The would-be GPM “treater” (an almost neologism used to avoid the term therapist) of BPD patients will enjoy reading (and practicing) items of the subsection “How Change Occurs” that go from learning to “think first” to conducting “corrective experiences” through “social rehabilitation” aimed at resuming necessary interpersonal functions. The disclosure of the diagnosis “anchors the patient’s and clinician’s expectations” (p 21), a reminder of realism and pragmatism. This feature is exemplified by the practical acceptance of “the fantasy of being in communication’ ¦a form of transitional relatedness” due to electronic messaging (p 29). All this may lead to some inconsistencies, such as the use of “you can do” exhortations, or how the therapist’s silence can confer security to a patient avid of it. In turn, the chapter “Split Treatments,” which delineates a relatively novel suggestion in the management of BPD, opens even more a pluralistic focus, yet creates doubts or uncertainties about “primary” and “secondary” management roles, indications for the differently framed modalities, matters of emphasis and effectiveness, or the potential emergence of behavioral traits interfering with the improvement process. Literature about the value of this approach is called for.

Chapter 8 (“Case Illustrations”), in Section III, is perhaps the most original and attractive of the book. Well-elaborated clinical vignettes open up “Decision Points” to which alternative responses (in the manner of graded multiple-choice formulations) are offered, followed by a conscientious discussion section. The tables, here and throughout the book, are well conceived and extremely useful resources. Every reader, no doubt, will test himself or herself, and as each case focuses on different aspects of the pathology, all 7 cases will undoubtedly be topics of clinical training presentations and discussions. And, no doubt, the access to the video demonstration links will be crowded.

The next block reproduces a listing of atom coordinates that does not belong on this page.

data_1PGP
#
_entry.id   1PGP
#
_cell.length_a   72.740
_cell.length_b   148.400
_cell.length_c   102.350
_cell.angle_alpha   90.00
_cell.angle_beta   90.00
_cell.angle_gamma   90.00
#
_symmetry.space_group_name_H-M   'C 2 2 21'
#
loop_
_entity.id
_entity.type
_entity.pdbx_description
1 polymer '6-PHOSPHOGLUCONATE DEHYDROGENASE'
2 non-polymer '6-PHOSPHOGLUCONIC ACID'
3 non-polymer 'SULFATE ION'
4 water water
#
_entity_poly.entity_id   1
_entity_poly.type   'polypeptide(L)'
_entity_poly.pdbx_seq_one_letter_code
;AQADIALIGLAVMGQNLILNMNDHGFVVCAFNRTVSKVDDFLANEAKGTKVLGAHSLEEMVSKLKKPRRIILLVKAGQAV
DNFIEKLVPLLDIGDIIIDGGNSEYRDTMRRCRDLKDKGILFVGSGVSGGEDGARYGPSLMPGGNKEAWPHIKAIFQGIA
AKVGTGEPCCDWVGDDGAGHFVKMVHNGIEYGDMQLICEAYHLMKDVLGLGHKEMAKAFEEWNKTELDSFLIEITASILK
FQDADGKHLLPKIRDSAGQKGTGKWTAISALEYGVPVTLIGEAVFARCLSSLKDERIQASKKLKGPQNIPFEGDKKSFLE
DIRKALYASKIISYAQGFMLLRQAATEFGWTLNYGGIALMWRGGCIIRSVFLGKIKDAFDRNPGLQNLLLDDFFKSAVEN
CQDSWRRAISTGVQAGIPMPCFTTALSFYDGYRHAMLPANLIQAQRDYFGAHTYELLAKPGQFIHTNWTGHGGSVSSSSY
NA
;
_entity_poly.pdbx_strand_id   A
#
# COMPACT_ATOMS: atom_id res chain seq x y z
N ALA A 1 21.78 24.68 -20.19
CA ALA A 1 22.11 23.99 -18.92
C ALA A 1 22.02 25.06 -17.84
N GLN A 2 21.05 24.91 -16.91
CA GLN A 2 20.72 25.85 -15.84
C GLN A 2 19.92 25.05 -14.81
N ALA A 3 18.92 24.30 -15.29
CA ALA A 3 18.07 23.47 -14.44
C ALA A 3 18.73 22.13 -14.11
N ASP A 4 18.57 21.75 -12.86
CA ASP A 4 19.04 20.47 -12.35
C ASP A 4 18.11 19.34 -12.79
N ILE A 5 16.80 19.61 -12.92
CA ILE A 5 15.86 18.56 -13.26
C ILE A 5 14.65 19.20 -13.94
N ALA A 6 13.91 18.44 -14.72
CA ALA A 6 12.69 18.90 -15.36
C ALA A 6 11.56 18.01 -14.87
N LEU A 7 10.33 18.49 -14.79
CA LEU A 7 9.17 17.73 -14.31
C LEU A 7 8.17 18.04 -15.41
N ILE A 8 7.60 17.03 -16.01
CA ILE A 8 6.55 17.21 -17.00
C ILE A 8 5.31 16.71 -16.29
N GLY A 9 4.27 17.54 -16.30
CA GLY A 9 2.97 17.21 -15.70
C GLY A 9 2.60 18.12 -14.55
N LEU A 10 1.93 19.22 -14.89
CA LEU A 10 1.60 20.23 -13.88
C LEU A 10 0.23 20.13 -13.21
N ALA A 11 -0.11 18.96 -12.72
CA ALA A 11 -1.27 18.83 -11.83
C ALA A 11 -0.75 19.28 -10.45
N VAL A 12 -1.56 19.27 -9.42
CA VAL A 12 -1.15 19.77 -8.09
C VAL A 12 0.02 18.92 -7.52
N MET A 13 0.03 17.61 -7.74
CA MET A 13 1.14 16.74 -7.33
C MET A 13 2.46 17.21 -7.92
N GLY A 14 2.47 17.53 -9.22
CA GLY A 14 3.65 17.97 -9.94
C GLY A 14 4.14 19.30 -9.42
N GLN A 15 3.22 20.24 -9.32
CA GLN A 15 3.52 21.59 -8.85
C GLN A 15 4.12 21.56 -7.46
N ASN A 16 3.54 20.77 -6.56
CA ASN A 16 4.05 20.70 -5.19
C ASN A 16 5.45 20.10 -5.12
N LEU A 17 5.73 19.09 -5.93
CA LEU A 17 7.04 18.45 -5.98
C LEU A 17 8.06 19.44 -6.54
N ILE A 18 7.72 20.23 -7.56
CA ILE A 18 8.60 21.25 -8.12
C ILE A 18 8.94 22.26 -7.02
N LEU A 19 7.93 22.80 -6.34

The “conceptual details” referred to in the first paragraph of this review relate to reflections and questions resulting from the richness of the theme and its text. One wonders if GPM is indeed a substantial management tactic for all clinical conditions in psychiatry, not only BPD, as it gathers “common ingredients” much in the pioneering line of Jerome Frank. The eclectic approach seems to miss pharmacogenomic and cultural considerations as examples at the 2 borders of the spectrum. The GPM and the handbook itself must be great points of reference for future research efforts in areas as different as the demonstration of BPD’s “deficient pre-frontal cortex gaining control over their unruly amygdala” (p 19), the avoidance of “dichotomous stances” about the use of medications (p 48), or the management of the stigmatizing role that the term borderline seems to be playing in the contemporary social scene. Clearly, all this adds to the great value of a practical handbook that is also a wealthy source of clinical wisdom and original thinking.

Renato D. Alarcón, MD, MPH

alarcon.renato@mayo.edu

Author affiliation: Mayo Clinic College of Medicine, Rochester, Minnesota.

Potential conflicts of interest: None reported.

J Clin Psychiatry 2016;77(2):e171

dx.doi.org/10.4088/JCP.15bk10200

© Copyright 2016 Physicians Postgraduate Press, Inc.

Volume: 77

Quick Links: Personality Disorders

References